RENEWABLE FUELS ASSOCIATION et al v. UNITED STATES ENVIRONMENTAL PROTECTION AGENCY et al, No. 1:2018cv02031 - Document 64 (D.D.C. 2021)

Court Description: CORRECTED MEMORANDUM OPINION re 61 Order on Motion for Partial Summary Judgment. Signed by Judge James E. Boasberg on 2/16/2021. (lcjeb2)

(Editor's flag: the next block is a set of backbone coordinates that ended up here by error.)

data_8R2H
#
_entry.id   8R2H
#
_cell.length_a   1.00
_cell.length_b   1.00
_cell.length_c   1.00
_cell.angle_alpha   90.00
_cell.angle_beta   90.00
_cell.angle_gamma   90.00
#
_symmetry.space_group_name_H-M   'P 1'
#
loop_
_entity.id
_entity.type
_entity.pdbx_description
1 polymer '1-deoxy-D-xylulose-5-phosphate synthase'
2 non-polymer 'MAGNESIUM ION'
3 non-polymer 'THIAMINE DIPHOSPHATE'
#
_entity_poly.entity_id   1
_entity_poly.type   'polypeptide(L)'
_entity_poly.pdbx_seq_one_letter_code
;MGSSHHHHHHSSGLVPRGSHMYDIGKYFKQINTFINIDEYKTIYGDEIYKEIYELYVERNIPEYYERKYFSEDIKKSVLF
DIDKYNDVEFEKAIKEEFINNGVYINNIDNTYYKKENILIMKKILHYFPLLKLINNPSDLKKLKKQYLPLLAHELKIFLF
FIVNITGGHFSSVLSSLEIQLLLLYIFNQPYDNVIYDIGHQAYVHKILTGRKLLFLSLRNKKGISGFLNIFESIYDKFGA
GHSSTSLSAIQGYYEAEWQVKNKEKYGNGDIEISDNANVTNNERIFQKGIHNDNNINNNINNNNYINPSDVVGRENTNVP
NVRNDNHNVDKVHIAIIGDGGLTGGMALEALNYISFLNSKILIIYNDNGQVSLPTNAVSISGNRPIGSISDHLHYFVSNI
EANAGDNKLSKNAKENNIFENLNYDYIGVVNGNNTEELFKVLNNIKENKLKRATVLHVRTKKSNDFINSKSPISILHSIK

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RENEWABLE FUELS ASSOCIATION et al v. UNITED STATES ENVIRONMENTAL PROTECTION AGENCY et al Doc. 64 Case 1:18-cv-02031-JEB Document 64 Filed 02/16/21 Page 1 of 19 UNITED STATES DISTRICT COURT FOR THE DISTRICT OF COLUMBIA RENEWABLE FUELS ASSOCIATION and GROWTH ENERGY, Plaintiffs, v. Civil Action No. 18-2031 (JEB) UNITED STATES ENVIRONMENTAL PROTECTION AGENCY and UNITED STATES DEPARTMENT OF ENERGY, Defendants. MEMORANDUM OPINION Under the Environmental Protection Agency’s Renewable Fuel Standard program (RFS), covered oil refineries must introduce a certain volume of renewable fuel, such as ethanol, into the transportation fuel supply each year. From 2015 to 2017, EPA nonetheless granted exemptions to dozens of refineries, finding them to have met the statutory criterion of “disproportionate economic hardship.” 42 U.S.C. § 7545(o)(9)(B)(i). Prior to this Freedom of Information Act suit, however, it had not published any records of its decisions to afford or deny such relief to any particular refinery. Prompted by Plaintiff trade associations’ FOIA requests and this litigation, EPA has now produced 72 decision documents from those years, but it has withheld from many of them two elements of information: (i) the petitioner’s name and (ii) the location of the facility for which relief was requested. The agency grounds its withholding in FOIA Exemption 4, claiming that disclosing the redacted information would reveal “commercial or financial information obtained from a person and privileged or confidential.” 5 U.S.C. 1 Dockets.Justia.com Case 1:18-cv-02031-JEB Document 64 Filed 02/16/21 Page 2 of 19 § 552(b)(4); see ECF No. 58-3 (Vaughn Index) at 2–3. Plaintiffs disagree and now move for partial summary judgment to compel disclosure. With a minor caveat, the Court sides with the Government. Divulging the identity of the refinery at issue in an RFS determination document would reveal the fact that said refinery applied for the exemption. And for most (but not all) of the refineries at issue, EPA has demonstrated that such information meets all three requirements of Exemption 4: it is commercial or financial, it is obtained from a person, and it is privileged or confidential. As to a small number of redactions, however, the Court will order that EPA reconsider its decision. I. Background A. Legal and Factual Background Congress first enacted the Renewable Fuel Standard program in the mid-2000s, with the goal of forcing the market to produce increasing volumes of renewable fuel each year. See Renewable Fuel Standard Program: Standards for 2018 and Biomass-Based Diesel Volume for 2019, 82 Fed. Reg. 58,486, 58,487 (Dec. 12, 2017). Under the program, oil refineries are required to produce a certain volume of biofuels as a percentage of the overall volume of fuel they turn out. See id. at 58,488; Renewable Fuels Ass’n v. EPA (RFA), 948 F.3d 1206, 1222 (10th Cir. 2020), cert. granted sub nom. HollyFrontier Cheyenne v. Renewable Fuels Ass’n, No. 20-472, 2021 WL 77244 (U.S. Jan. 8, 2021). “Small refineries” averaging fewer than 75,000 barrels per day of crude-oil throughput, however, may be exempted from RFS requirements “for the reason of disproportionate economic hardship.” 42 U.S.C. §§ 7545(o)(1)(K), (9)(B)(i); 40 C.F.R. § 80.1441(e)(2). For years, EPA did not release any information at all about its decisions to grant or deny small-refinery exemptions. After coming under pressure to be less secretive, the agency relented 2 Case 1:18-cv-02031-JEB Document 64 Filed 02/16/21 Page 3 of 19 and in 2018 began providing a dashboard with aggregate-level data. See ECF No. 51-1 (Pl. SJ Mot.) at 5; Erin Voegele, Wheeler: EPA to create public ‘dashboard’ on RFS waivers, Biodiesel Magazine (Aug. 2, 2018), https://bit.ly/39hrz2M. Those data reveal an interesting trend. For the program’s first two years, 59 refineries were granted exemptions. See ECF No. 51-1, Exh. A (2011 Small Refinery Exemption Study) at 26. As the industry adjusted to the RFS requirements, the number declined, totaling just seven in 2015. See EPA, RFS Small Refinery Exemptions, https://bit.ly/3a7pGVH (last visited Jan. 25, 2021). After a change in presidential administrations, however, the number of exemptions again increased substantially, from 19 granted in 2016, to 35 in 2017, and 32 in 2018. Id. EPA’s grant rate also skyrocketed, from around 25% for the years 2013 to 2015 to an apex of 95% in 2017. Id. Even as it disclosed these high-level numbers, EPA did not identify the specific refineries that received exemptions, nor did it publish any of its decisions to grant or deny an exemption petition. B. Procedural History That changed after two nonprofit trade associations, known as the Renewable Fuels Association (RFA) and Growth Energy, and one of Growth Energy’s member organizations submitted FOIA requests to EPA and one to the Department of Energy seeking information about the specific refineries that had sought exemptions. See ECF No. 1-1, Exhs. B, H, J, M, P, R, U (Requests). After neither agency timely responded to any request, RFA and Growth Energy filed this action on August 30, 2018. See ECF No. 1 (Complaint). The parties ultimately agreed to a production schedule for responsive documents from both agencies. See ECF No. 19 (March 29, 2019, Joint Status Report) at 1–2. DOE completed its production about a month later, although it referred some redacted documents to EPA for further review. See ECF No. 20 (April 29, 2019, Joint Status Report) at 1. EPA, for its part, agreed to a three-phase production 3 Case 1:18-cv-02031-JEB Document 64 Filed 02/16/21 Page 4 of 19 schedule. See March 29, 2019, Joint Status Report at 1–2. Phase I encompasses certain final decisions by EPA to grant or deny a small-refinery exemption in 2016 and 2017; Phases II and III contain additional responsive documents, about which the Court will say no more as they are not the subject of the instant Motion. In early 2020, as part of its Phase I production, EPA initially produced a total of 55 decision documents revealing its exemption decisions in 2016 and 2017. See ECF No. 58-2 (Declaration of Kevin M. Miller), ¶ 19. After providing the affected refineries the ability to submit confidentiality claims regarding their petitions, the agency redacted the petitioner name and/or refinery location from 27 of the decision documents under FOIA Exemption 4. Id., ¶¶ 20, 26. As to the remaining 28 documents for which identifying information was disclosed, EPA concluded that 25 of the petitioning entities did not qualify for confidential treatment under FOIA, and the remaining three had not even claimed the information as private. Id., ¶ 20. Shortly after that production, the Tenth Circuit decided RFA, 948 F.3d 1206, holding that refineries were not statutorily eligible for a small-refinery exemption in a given year unless they had received one for each prior year going back to the RFS’s creation. Because only seven refineries had been granted an exemption in 2015, it follows that many of the exemptions granted by EPA in 2016 and 2017 were unlawful (although that conclusion has no effect on the propriety of withholding information from those decisions under FOIA). Plaintiffs — hoping to learn which refineries received those exemptions — requested that EPA immediately broaden the scope of Phase I to include decision documents from 2015. See ECF No. 47 (Motion for Hearing) at 3. EPA objected that the 2015 documents also likely contained confidential business information (CBI) subject to Exemption 4, and it argued that it should not have to undertake the necessary, time-consuming analysis of that issue until it reached Phase III of the existing phased 4 Case 1:18-cv-02031-JEB Document 64 Filed 02/16/21 Page 5 of 19 production schedule. See ECF No. 48 (Response) at 2. This Court eventually resolved the dispute by ordering the agency to either release, or specifically claim as exempt CBI, certain information about the 2015 documents within seven weeks: (1) the petitioner’s name; (2) the name and location of the affected facility; (3) the general nature of relief requested; (4) the time period for which relief was requested; and (5) the extent to which EPA granted or denied relief. See Minute Order of July 23, 2020; ECF No. 58 (Def. Opp.) at 5–6. With Plaintiffs’ consent, the Court stayed further production of Phase II and Phase III records. See Minute Order of July 23, 2020. The agency then timely produced responsive excerpts from the 2015 RFS compliance year of 17 decision documents concerning 14 refineries. See Miller Decl., ¶¶ 23, 32. In seven of those documents, it withheld the petitioner’s name and facility location, again claiming that information was covered by Exemption 4. See id., ¶ 24. As to the other ten documents, EPA rejected confidentiality claims from three of the petitioners, and the other seven had not sought to keep the information closely held. Id. All told, after this additional production, EPA has produced 72 small-refinery-exception decision documents covering the years 2015 through 2017. It has withheld the facility’s location in 34 documents and the petitioner’s name in 26 of those. Id., ¶¶ 25, 37. Plaintiffs now move for partial summary judgment to resolve whether Exemption 4 permits EPA’s withholdings and, they hope, to compel the agency to disclose the names and locations of the affected refineries. See Pl. SJ Mot. at 2. In an effort to better understand the refineries’ submissions and EPA’s decisions, the Court ordered the Government to provide for in camera review copies of “the affected refineries’ substantiations and EPA’s confidentiality determinations.” Minute Order of 5 Case 1:18-cv-02031-JEB Document 64 Filed 02/16/21 Page 6 of 19 Jan. 21, 2021. Defendants have timely done so, and, having conducted its review, the Court is now ready to rule. II. Legal Standard Summary judgment may be granted if “the movant shows that there is no genuine dispute as to any material fact and the movant is entitled to judgment as a matter of law.” Fed. R. Civ. P. 56(a); see also Anderson v. Liberty Lobby, 477 U.S. 242, 247–48 (1986). There are no facts in dispute here, as is often true for FOIA cases; that is why such cases typically and appropriately are decided on motions for summary judgment. See Brayton v. Office of the U.S. Trade Representative, 641 F.3d 521, 527 (D.C. Cir. 2011). In a FOIA case, a court may grant summary judgment based solely on information provided in an agency’s affidavits or declarations when they “describe the justifications for nondisclosure with reasonably specific detail, demonstrate that the information withheld logically falls within the claimed exemption, and are not controverted by either contrary evidence in the record nor by evidence of agency bad faith.” Larson v. Dep’t of State, 565 F.3d 857, 862 (D.C. Cir. 2009) (citation omitted). Such affidavits or declarations “are accorded a presumption of good faith.” SafeCard Servs., Inc. v. SEC, 926 F.2d 1197, 1200 (D.C. Cir. 1991). “Unlike the review of other agency action that must be upheld if supported by substantial evidence and not arbitrary or capricious, the FOIA expressly places the burden ‘on the agency to sustain its action’ and directs the district courts to ‘determine the matter de novo.’” Dep’t of Justice v. Reporters Comm. for Freedom of Press, 489 U.S. 749, 755 (1989) (quoting 5 U.S.C. § 552(a)(4)(B)). III. Analysis Enacted to “open agency action to the light of public scrutiny,” Dep’t of Air Force v. Rose, 425 U.S. 352, 361 (1976) (citation omitted), FOIA provides that “each agency, upon any 6 Case 1:18-cv-02031-JEB Document 64 Filed 02/16/21 Page 7 of 19 [proper] request for records . . . shall make the records promptly available to any person.” 5 U.S.C. § 552(a)(3)(A). Although the Act reflects “a general philosophy of full agency disclosure,” Rose, 425 U.S. at 360, Congress also “enumerated nine exemptions from the disclosure requirement.” Nat’l Ass’n of Home Builders v. Norton, 309 F.3d 26, 32 (D.C. Cir. 2002). As the Supreme Court recently explained, “[T]hose exemptions are as much a part of FOIA’s purposes and policies as the statute’s disclosure requirement.” Food Marketing Inst. v. Argus Leader Media, 139 S. Ct. 2356, 2366 (2019) (cleaned up) (citing Encino Motorcars, LLC v. Navarro, 138 S. Ct. 1134, 1142 (2018)). The Government nonetheless still bears the burden “to show that requested material falls within a FOIA exemption” if it withholds that material. Norton, 309 F.3d at 32 (citation omitted). In support of withholding the petitioner name and/or refinery location from its 2015– 2017 exemption decision documents, EPA relies solely on Exemption 4. See Miller Decl., ¶¶ 37–46; Vaughn Index at 2–4. As noted above, that Exemption allows agencies to withhold “commercial or financial information obtained from a person and privileged or confidential.” 5 U.S.C. § 552(b)(4). Translated, as everything is, into a tripartite test, EPA must therefore demonstrate that its redactions are necessary to protect information that is “(1) commercial or financial, (2) obtained from a person, and (3) privileged or confidential.” WP Co. v. U.S. Small Bus. Admin., No. 20-1240, 2020 WL 6504534, at *5 (D.D.C. Nov. 5, 2020) (quoting Pub. Citizen Health Res. Grp. v. FDA, 704 F.2d 1280, 1290 (D.C. Cir. 1983)). A. Information at Issue Before separately addressing each prong, it is first necessary to clarify exactly what “information” is at issue here. At first blush, this might appear to be the literal words obscured by the agency’s redactions — i.e., the names and locations of refineries considered in isolation. 7 Case 1:18-cv-02031-JEB Document 64 Filed 02/16/21 Page 8 of 19 Yet, if revealing those literal words would necessarily imply or “reveal [other] information that” itself meets all three Exemption 4 prongs — here, the fact that the refinery at issue petitioned for and received a small-refinery exemption from the RFS program — then redactions are appropriate to avoid such disclosure. See WP Co., 2020 WL 6504534 at *7 (assuming that if disclosing certain loan parameters would “necessarily reveal[] a business’s payroll,” then withholding would be justified because payroll meets all three Exemption 4 elements); see also Nat’l Bus. Aviation Ass’n, Inc. v. FAA., 686 F. Supp. 2d 80, 86 (D.D.C. 2010) (similarly assuming that if release of aircraft registration numbers would allow “discovery [of] sensitive commercial information,” withholding would be justified under Exemption 4); cf. Multi Ag Media LLC v. Dep’t of Agric., 515 F.3d 1224, 1228–29 (D.C. Cir. 2008) (holding that “Exemption 6 applies to financial information in business records when . . . the records would necessarily reveal” other information covered by that exemption) (citation omitted); Citizens for Responsibility & Ethics in Washington v. United States Dep’t of Justice, 160 F. Supp. 3d 226, 234–35 (D.D.C. 2016) (same approach for Exemption 1). Plaintiffs do not dispute this legal point. They also do not gainsay, nor could they, that disclosing the name and location of a refinery in the context of an EPA decision document would necessarily reveal that said refinery had applied for and was granted or denied an exemption. Instead, Plaintiffs contend that EPA engages in an impermissible sleight of hand by focusing on different “information” for different prongs of the Exemption 4 test; in other words, they posit that the purported CBI the agency analyzes is not consistent across all three prongs of the test. See ECF No. 59 (Reply) at 1–2, 5. When arguing that the information that must be protected satisfies prong one (commercial) and prong three (confidential), Plaintiffs point out that the agency focuses on a refinery’s “status as a petitioner and/or recipient of a small refinery 8 Case 1:18-cv-02031-JEB Document 64 Filed 02/16/21 Page 9 of 19 exemption.” Def. Opp. at 29; see also id. at 16 (“The petitioner’s name and facility location[,] . . . if released, reveal that the refinery has attempted to establish [its eligibility for an exemption] and has either obtained [one] or not.”). On the other hand, Plaintiffs argue, when claiming that the CBI was “obtained from a person” under prong two, EPA focuses on the name and location of the refinery in and of itself. See Reply at 5–6; Def. Opp. at 18–19 (“EPA obtained the petitioners’ names and facility locations from the respective [exemption] petitions . . . and subsequently incorporated this information into [its] decision documents . . . . The information . . . was supplied to the agency by the small refineries’ . . . petitions.”) (emphasis added). It is true that the agency’s discussion of the “obtained from a person” prong, especially in its brief, could be read to argue that the refinery’s name and location themselves are “obtained from a person.” And the agency clearly cannot use different information to satisfy different prongs of the Exemption 4 test. In the Court’s view, however, EPA does not make that obvious mistake. Although it does state that it “obtained the petitioners’ names and facility locations from [their] petitions,” it also explains that those petitions were “submitted . . . seeking a small refinery exemption,” Def. Opp. at 18, and that “[t]he refineries’ names and facility locations contained in [exemption] decision documents is the information at issue . . . .” Id. at 26 (emphasis added). Throughout its papers, moreover, EPA frequently referred to “petitioners’ names and facility locations” as a shorthand for the information at issue, even where context makes clear that the agency’s analytical focus was on the separate information those two “data elements” would reveal: viz., the fact that the identified refinery petitioned EPA and received a yes or no. Compare Def. Opp. at 16 (“The information withheld — the petitioners’ names and the names and locations of the facilities — constitute commercial information . . . .”), with id. (explaining a few sentences earlier that “petitioner’s name and facility location . . . if released, 9 Case 1:18-cv-02031-JEB Document 64 Filed 02/16/21 Page 10 of 19 reveal that the refinery has attempted” to secure an exemption); Vaughn Index at 2–3 (defining “withheld information” as “the petitioner’s name and facility location,” and then stating that “the withheld information is not available publicly,” which is obviously not so if taken literally). Given EPA’s consistent and repeated explanations that it withheld the names and locations of refineries because of what it would reveal about those refineries, not in order to protect the names and locations in and of themselves, see Def. Opp. at 8, 11, 14, 23–24, 25, 26, 29, 30, the Court will not put on blinkers in interpreting the agency’s prong-two analysis. And, for what it is worth, Plaintiffs cannot claim to be sandbagged by the agency’s lack of perfect clarity, having devoted a portion of their reply brief to analyzing prong two consistently with this interpretation of EPA’s argument. See Reply at 5–6. With that necessary if somewhat tedious detour complete, the Court is now ready to turn to the Exemption 4 factors. The question is whether the fact that a refinery applied for an exemption, or the distinct fact that it either received or did not receive such exemption, qualifies as (1) commercial or financial information (2) obtained from a person and (3) privileged or confidential. B. Commercial or Financial “[T]he question of whether information is ‘commercial’ boils down to a common sense inquiry into whether the proponent has a business interest in that information.” Kahn v. Fed. Motor Carrier Safety Admin., 648 F. Supp. 2d 31, 36 (D.D.C. 2009) (citing Pub. Citizen Health Res. Grp. v. FDA, 704 F.2d 1280, 1290 (D.C. Cir. 1983)). That requirement is easily met here. Common sense counsels that an oil refinery has a “business interest” in the facts that it applied for, and either received or did not receive, a small-refinery exemption. As to the latter, whether a refinery is exempt from RFS requirements or not directly affects how much renewable fuel it 10 Case 1:18-cv-02031-JEB Document 64 Filed 02/16/21 Page 11 of 19 must blend into its annual production or importation of gasoline, and an entity’s “basic business operations and techniques” are undoubtedly commercial. Pub. Citizen v. U.S. Dep’t of Health and Human Servs., 66 F. Supp. 3d 196, 207 (D.D.C. 2014). As to the separate fact that a refinery applied for an exemption, that fact too is commercial, as it shows that the refinery believed it suffered from, and attempted to establish, “unfavorable structural and economic conditions . . . that rise to the level of ‘disproportionate economic hardship.’” Def. Opp. at 13 (quoting 42 U.S.C. § 7545(o)(9)(B)(i)); see also Vaughn Index at 3. There is an obvious “business interest” in information that reveals “favorable” (or unfavorable) “market conditions” that, if disclosed, “would help rivals to identify and exploit [a] compan[y’s] competitive weaknesses.” Baker & Hostetler LLP v. U.S. Dep’t of Commerce, 473 F.3d 312, 319–20 (D.C. Cir. 2006) (finding letters including “assessment[s] of the commercial strengths and weaknesses of the U.S. lumber industry” to “plainly contain commercial information within the meaning of Exemption 4”). Plaintiffs rejoin that EPA separately redacted from its decision documents the actual financial and business information that refineries submitted to justify their claims of disproportionate economic hardship, and they do not challenge those redactions. See Reply at 3. True, but irrelevant. Even the bare fact that a refinery has claimed disproportionate economic hardship could, as the agency explained, “provide competitors and other market participants with key insights into the refinery’s financial and competitive position.” Vaughn Index at 3. Such information, for instance, can affect a refinery’s access to credit or the contract terms its customers are willing to accept — as is evident from multiple refineries’ submissions to EPA (which the Court has reviewed in camera). In this sort of circumstance, where “the identities of which companies have participated in [a government program]” or have sought to participate in that program “could have a commercial or financial impact on the companies involved,” the fact 11 Case 1:18-cv-02031-JEB Document 64 Filed 02/16/21 Page 12 of 19 of participation itself constitutes commercial information. Elec. Privacy Info Ctr. v. U.S. Dep’t of Homeland Sec. (EPIC), 117 F. Supp. 3d 46, 63 (D.D.C. 2015). C. Obtained from a Person The next question is whether a refinery’s status as a petitioner for a small-refinery RFS exemption, or the grant or denial of that petition, constitutes “information obtained from a person.” 5 U.S.C. § 552(b)(4). “Person” is defined in FOIA to include corporations, partnerships, associations, and other private organizations. See 5 U.S.C. § 551(2). Here, Plaintiffs make a compelling argument that the fact that a petition was granted or denied is not information obtained from a person, since the grant or denial was EPA’s decision. As the Second Circuit persuasively explained in rejecting an Exemption 4 claim over “documents that show what loans . . . Federal Reserve Banks . . . made,” “[T]he fact of the loan [itself] . . . cannot be said to be ‘obtained from’ the borrower” because that information “was generated within a Federal Reserve Bank upon its decision to grant a loan.” Bloomberg, L.P. v. Bd. of Governors of the Fed. Reserve Sys., 601 F.3d 143, 148 (2d Cir. 2010). “[I]t cannot be said that the government ‘obtained’ information as to its own acts and doings from external sources or persons.” Id. at 149; see S. Alliance for Clean Energy v. U.S. Dep’t of Energy, 853 F. Supp. 2d 60, 75 (D.D.C. 2012) (“[I]nformation generated by the government is not exempt from disclosure under Exemption 4 simply because it is based upon information supplied by persons outside the agency.”). The same principle applies to the fact that EPA granted or denied a refinery’s exemption petition: that specific piece of information is not obtained from a refinery because only the agency generated it. That, however, is not the end of the road here. As discussed above, disclosing the name and location of the refinery at issue in an EPA decision document would also necessarily reveal a 12 Case 1:18-cv-02031-JEB Document 64 Filed 02/16/21 Page 13 of 19 separate piece of commercial information — namely, that the refinery had petitioned for an exemption in the first place. See, e.g., Def. Opp. at 8 (“The two withheld data elements identify small refiners that have petitioned for . . . [an] exemption.”). Although the Court can find no precedent on which to rely, it seems clear that this sort of information is obtained from the petitioning entity. Consider a slightly different hypothetical in which Plaintiffs submitted a FOIA request for the affected refineries’ petitions themselves, rather than EPA’s decisions on those petitions. EPA would likely have redacted from those petitions each refinery’s name and location to avoid revealing the same commercial information at issue here: the fact that the refinery applied. In such a case, the Court doubts that anyone would think that such information fails the “obtained from a person” prong, as it is in no sense “generated by the government.” S. Alliance, 853 F. Supp. 2d at 75. So too here. The upshot, accordingly, is that a refinery’s status as a petitioner for an exemption, if not the result of that petition, qualifies as both (1) commercial information and (2) information obtained from a person. If that information is also (3) privileged or confidential, it comes within Exemption 4 and justifies EPA’s redactions here. D. Privileged or Confidential As this Court has recently explained, see WP Co., 2020 WL 6504534, at *5–6, the test for whether commercial information qualifies as “privileged or confidential” is in some flux. For decades, the rule has been that “commercial information provided to the Government on a voluntary basis is ‘confidential’ for the purpose of Exemption 4 if it is of a kind that would customarily not be released to the public by the person [or entity] from whom it was obtained.” Critical Mass Energy Project v. Nuclear Regulatory Comm’n, 975 F.2d 871, 879 (D.C. Cir. 1992). Complicating matters, the Supreme Court recently explained that the plain meaning of 13 Case 1:18-cv-02031-JEB Document 64 Filed 02/16/21 Page 14 of 19 the word “confidential” might imply an additional necessary condition: not only must the information be “customarily kept private, or at least closely held, by the person imparting it,” but the party receiving the information must also “provide[] some assurance that it will remain secret.” Food Marketing, 139 S. Ct. at 2363. The Supreme Court, however, did not resolve whether the second condition is mandatory, id., and it is therefore “an open question . . . whether government assurance that information will remain private is necessary for such information to qualify . . . under Exemption 4.” WP Co., 2020 WL 6504534, at *6. This Court will return to that question presently. Before getting there, it must address what is indisputably the heart of the test: namely, whether the Government has “show[n] that the commercial or financial information” — here, the fact that the affected refineries applied for a small-refinery exemption — is “‘both customarily and actually treated as private.’” Id. (quoting Food Marketing, 139 S. Ct. at 2366). The question is “how the particular party customarily treats the information, not how the industry as a whole treats the information.” Ctr. for Auto Safety v. Nat’l Highway Traffic Safety Admin., 244 F.3d 144, 148 (D.C. Cir. 2001) (citing Critical Mass Energy, 975 F.2d at 872, 878–80). As will become clear, while most of the refineries at issue in the redacted documents treat their small-refinery exemption application as private, it seems that not all do. Customarily and Actually Treated as Private As required by agency regulations, after receiving Plaintiffs’ FOIA requests for its smallrefinery-exemption decision documents, EPA contacted each refinery and allowed it to denote certain information as confidential and substantiate that claim. See Miller Decl., ¶¶ 29–34; 40 C.F.R. § 2.204(f). Of the 72 decision documents at issue, the petitioning refineries in ten did not ask the agency to keep the fact of their application secret; the rest did. Id., ¶¶ 31, 34. For those 14 Case 1:18-cv-02031-JEB Document 64 Filed 02/16/21 Page 15 of 19 62 remaining records, EPA’s legal team reviewed the petitioners’ substantiations and undertook their own analyses by, for instance, reviewing public filings for any mention of the purported CBI. Id., ¶ 42. In the end, the agency concluded that the refineries implicated in 28 decision documents had not kept confidential their “status as a petitioner and/or recipient of a small refinery exemption” and thus “did not meet the confidential element of Exemption 4.” Id., ¶ 36. EPA has accordingly turned over those documents to Plaintiffs with the identifying information unredacted. At issue, then, are the other 34 documents involving refineries that EPA has concluded do indeed “customarily and actually treat[] as private” the fact that they sought exemptions. Food Marketing, 139 S. Ct. at 2566; see Miller Decl., ¶ 37; Vaughn Index at 4 (“After careful consideration, based on the affected refineries’ substantiations, [EPA] found that the affected refineries demonstrated that each customarily and actually treat the withheld information — in the context of its status as a petitioner . . . of a small refinery exemption — as private.”). At EPA’s urging, the Court ordered that the relevant substantiations be submitted in camera to facilitate its review of the agency’s decisions on this score. See Minute Order of January 21, 2021. Upon examination of those submissions and EPA’s confidentiality determinations, the Court agrees in most cases that the petitioning refinery identified in the exemption decision document “customarily and actually treated as private” the fact that it had applied for an exemption. As to seven decision documents, however, the Court does not agree with EPA’s determinations or, at a minimum, finds them unpersuasive on the current record. Each of these documents involves a refinery that kept confidential the fact of its petition in the specific year at issue, but did not keep confidential the fact of its petition(s) for another year or years. (The 15 Case 1:18-cv-02031-JEB Document 64 Filed 02/16/21 Page 16 of 19 relevant petitions are listed in a sealed Appendix to this Opinion.) The agency appears to have concluded that so long as a refinery closely held one petition, regardless of whether it disclosed its petitions in other years, the one closely held petition was “customarily and actually treated as private.” In other words, EPA’s confidentiality determinations consider each year’s petition in a vacuum. The Court is skeptical that such an approach is permissible. While a refinery that, for instance, kept its 2015 petition secret while disclosing its 2016 petition “actually” treated its 2015 petition as confidential, it is difficult to say that it “customarily” treated its seeking of relief so. EPA, however, did not grapple with that issue in its confidentiality determinations, affidavits, or Vaughn Index. For this reason, the Court finds that EPA has not adequately “sustain[ed]” its decision to withhold the name and location of the refineries identified in these seven decision documents. Reporters Comm. for Freedom of Press, 489 U.S. at 755. It will, accordingly, partially remand this matter to EPA for it to reexamine, in light of this guidance, whether the refineries mentioned in the seven decision documents customarily treat as private their status as small-refineryexemption petitioners. Government Assurance of Privacy Given the Court’s decision as to the 27 remaining documents involving refineries that do closely guard their status as exemption petitioners, it must return to the question left open in Food Marketing: must those seeking to protect their information also receive a government assurance of privacy in order to qualify for Exemption 4? The Government argues that this additional condition is not required, and that, even if it is, it provided an implicit (though not explicit) assurance that refineries would not be identified publicly. See Def. Opp. at 23, 27–28. Plaintiffs respond that EPA has not expressly or impliedly so promised. See Pl. Reply at 9–10. 16 Case 1:18-cv-02031-JEB Document 64 Filed 02/16/21 Page 17 of 19 Although several district courts have resolved Exemption 4 disputes since Food Marketing, none has held that this potential second prong must be met. See, e.g., Ctr. for Investigative Reporting v. U.S. Customs & Border Prot., 436 F. Supp. 3d 90, 113 (D.D.C. 2019) (“Given that the defendants’ declarations are already deficient for other reasons, at this stage there’s no need to resolve whether Exemption 4 in fact imposes an assurance of privacy requirement.”) (cleaned up); Citizens for Responsibility & Ethics in Washington v. U.S. Dep’t of Commerce, No. 18-3022, 2020 WL 4732095, at *3 (D.D.C. Aug. 14, 2020) (assuming without deciding that second prong exists and finding it satisfied by implicit assurance of privacy). Put differently, no court has yet held that “privately held information lose[s] its confidential character for purposes of Exemption 4 if it’s communicated to the government without” privacy assurances. Food Marketing, 139 S. Ct. at 2363. This Court will not, and indeed cannot, be the first. The current law of the D.C. Circuit, which remains binding authority, is that information is confidential under Exemption 4 “if it is of a kind that would customarily not be released to the public by the person [or entity] from whom it was obtained.” Critical Mass Energy, 975 F.2d at 879; see Ctr. for Investigative Reporting, 436 F. Supp. 3d at 109 (“Critical Mass and its progeny . . . supply the framework.”). Under that test, the refinery information at issue here qualifies as confidential (with the possible exception of those refineries discussed above). Were this Court to hold that the information is not confidential because a second necessary condition exists that is not met here, it would essentially be overruling Critical Mass Energy or at least declining to faithfully apply it. Absent a Supreme Court holding squarely abrogating Circuit precedent — which Food Marketing clearly is not — this Court has no power to depart from the result mandated by that precedent. See United States v. Torres, 115 F.3d 1033, 1036 (D.C. Cir. 1997) (“[D]istrict judges, like panels of [the D.C. 17 Case 1:18-cv-02031-JEB Document 64 Filed 02/16/21 Page 18 of 19 Circuit], are obligated to follow controlling circuit precedent until either [the D.C. Circuit], sitting en banc, or the Supreme Court, overrule it.”). Even if this Court were free to reach a result at odds with Critical Mass Energy, it would not read the word “confidential” to impose a blanket requirement that the government provide an assurance of privacy in every case in which it asserts Exemption 4. Down that path, it seems, lie many fairly arbitrary disputes over whether such an assurance can be implied. Cf. Citizens for Responsibility, 2020 WL 4732095, at *3 (finding implied assurance because government would lose “trust of the American business community” if it disclosed information at issue). The better approach would be that privately held information is generally confidential absent an express statement by the agency that it would not keep information private, or a clear implication to that effect (for example, a history of releasing the information at issue). See Gellman v. Dep’t of Homeland Sec., No. 16-635, 2020 WL 1323896, at *11 n.12 (D.D.C. Mar. 20, 2020) (finding information confidential even where no express or implied assurance of confidentiality was made); WP Co., 2020 WL 6504534, at * 9 (arguing that express agency disclaimer of confidentiality “likely” would render information non-confidential); Office of Information Policy, Step-By-Step Guide for Determining if Commercial or Financial Information Obtained from a Person is Confidential Under Exemption 4 of the FOIA, Dep’t of Justice, https://bit.ly/2MRXpuk (last updated October 7, 2019) (taking this view). Other than pointing to a proposed regulation that never went into effect, see Pl. SJ Mot. at 16, Plaintiffs here offer nothing approaching a clear agency warning that refinery petitions would be publicly disclosed. That makes sense given the agency’s practice of keeping secret essentially all information about small-refinery exemptions, which changed only after the petitions at issue here were submitted. 18 Case 1:18-cv-02031-JEB Document 64 Filed 02/16/21 Page 19 of 19 At last, then, we reach the finish line. With the exception of the seven decision documents discussed above, EPA has sufficiently demonstrated that its challenged redactions of the refinery names and/or locations are necessary to avoid revealing information — to wit, the fact that those refineries applied for RFS relief — that is (1) commercial; (2) obtained from a person; and (3) privileged or confidential. As to those records, therefore, the agency’s withholdings are justified by Exemption 4, and the Court will deny Plaintiffs’ Motion for partial summary judgment to the extent it claims otherwise. IV. Conclusion For the foregoing reasons, the Court will grant in part and deny in part Plaintiffs’ Motion for Partial Summary Judgment. As to the seven decision documents identified above, the Court will grant the Motion and remand to the agency for it to determine anew whether the affected refineries customarily treat as private the fact that they have applied for a small-refinery exemption. As to the other documents, the Court will deny the Motion. An Order so stating shall issue this day. /s/ James E. Boasberg JAMES E. BOASBERG United States District Judge Date: February 16, 2021 19